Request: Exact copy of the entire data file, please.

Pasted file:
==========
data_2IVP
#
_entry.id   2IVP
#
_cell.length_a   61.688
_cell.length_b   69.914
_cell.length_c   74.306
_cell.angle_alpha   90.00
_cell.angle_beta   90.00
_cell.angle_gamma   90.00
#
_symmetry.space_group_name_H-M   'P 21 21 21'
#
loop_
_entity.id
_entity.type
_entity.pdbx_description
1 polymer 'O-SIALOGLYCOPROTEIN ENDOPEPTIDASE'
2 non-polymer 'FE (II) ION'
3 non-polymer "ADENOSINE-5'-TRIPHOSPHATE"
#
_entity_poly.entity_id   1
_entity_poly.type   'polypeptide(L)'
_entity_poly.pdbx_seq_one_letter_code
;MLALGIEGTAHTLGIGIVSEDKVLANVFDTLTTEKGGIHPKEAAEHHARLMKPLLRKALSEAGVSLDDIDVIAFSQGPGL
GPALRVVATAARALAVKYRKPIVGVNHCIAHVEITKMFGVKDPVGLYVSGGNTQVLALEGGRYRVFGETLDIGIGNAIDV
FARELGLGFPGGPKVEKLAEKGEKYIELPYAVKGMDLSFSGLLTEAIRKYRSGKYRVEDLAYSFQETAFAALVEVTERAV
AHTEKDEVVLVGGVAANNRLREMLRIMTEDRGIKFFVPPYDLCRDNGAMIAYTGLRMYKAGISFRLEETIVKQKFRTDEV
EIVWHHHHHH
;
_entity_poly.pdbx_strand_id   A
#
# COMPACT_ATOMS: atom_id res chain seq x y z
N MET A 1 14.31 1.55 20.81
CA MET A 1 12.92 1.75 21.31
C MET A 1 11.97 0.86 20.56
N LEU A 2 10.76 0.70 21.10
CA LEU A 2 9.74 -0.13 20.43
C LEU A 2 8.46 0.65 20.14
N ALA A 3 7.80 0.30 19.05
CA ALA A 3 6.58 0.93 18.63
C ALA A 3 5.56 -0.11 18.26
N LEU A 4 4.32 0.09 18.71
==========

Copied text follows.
data_2IVP
#
_entry.id   2IVP
#
_cell.length_a   61.688
_cell.length_b   69.914
_cell.length_c   74.306
_cell.angle_alpha   90.00
_cell.angle_beta   90.00
_cell.angle_gamma   90.00
#
_symmetry.space_group_name_H-M   'P 21 21 21'
#
loop_
_entity.id
_entity.type
_entity.pdbx_description
1 polymer 'O-SIALOGLYCOPROTEIN ENDOPEPTIDASE'
2 non-polymer 'FE (II) ION'
3 non-polymer "ADENOSINE-5'-TRIPHOSPHATE"
#
_entity_poly.entity_id   1
_entity_poly.type   'polypeptide(L)'
_entity_poly.pdbx_seq_one_letter_code
;MLALGIEGTAHTLGIGIVSEDKVLANVFDTLTTEKGGIHPKEAAEHHARLMKPLLRKALSEAGVSLDDIDVIAFSQGPGL
GPALRVVATAARALAVKYRKPIVGVNHCIAHVEITKMFGVKDPVGLYVSGGNTQVLALEGGRYRVFGETLDIGIGNAIDV
FARELGLGFPGGPKVEKLAEKGEKYIELPYAVKGMDLSFSGLLTEAIRKYRSGKYRVEDLAYSFQETAFAALVEVTERAV
AHTEKDEVVLVGGVAANNRLREMLRIMTEDRGIKFFVPPYDLCRDNGAMIAYTGLRMYKAGISFRLEETIVKQKFRTDEV
EIVWHHHHHH
;
_entity_poly.pdbx_strand_id   A
#
# COMPACT_ATOMS: atom_id res chain seq x y z
N MET A 1 14.31 1.55 20.81
CA MET A 1 12.92 1.75 21.31
C MET A 1 11.97 0.86 20.56
N LEU A 2 10.76 0.70 21.10
CA LEU A 2 9.74 -0.13 20.43
C LEU A 2 8.46 0.65 20.14
N ALA A 3 7.80 0.30 19.05
CA ALA A 3 6.58 0.93 18.63
C ALA A 3 5.56 -0.11 18.26
N LEU A 4 4.32 0.09 18.71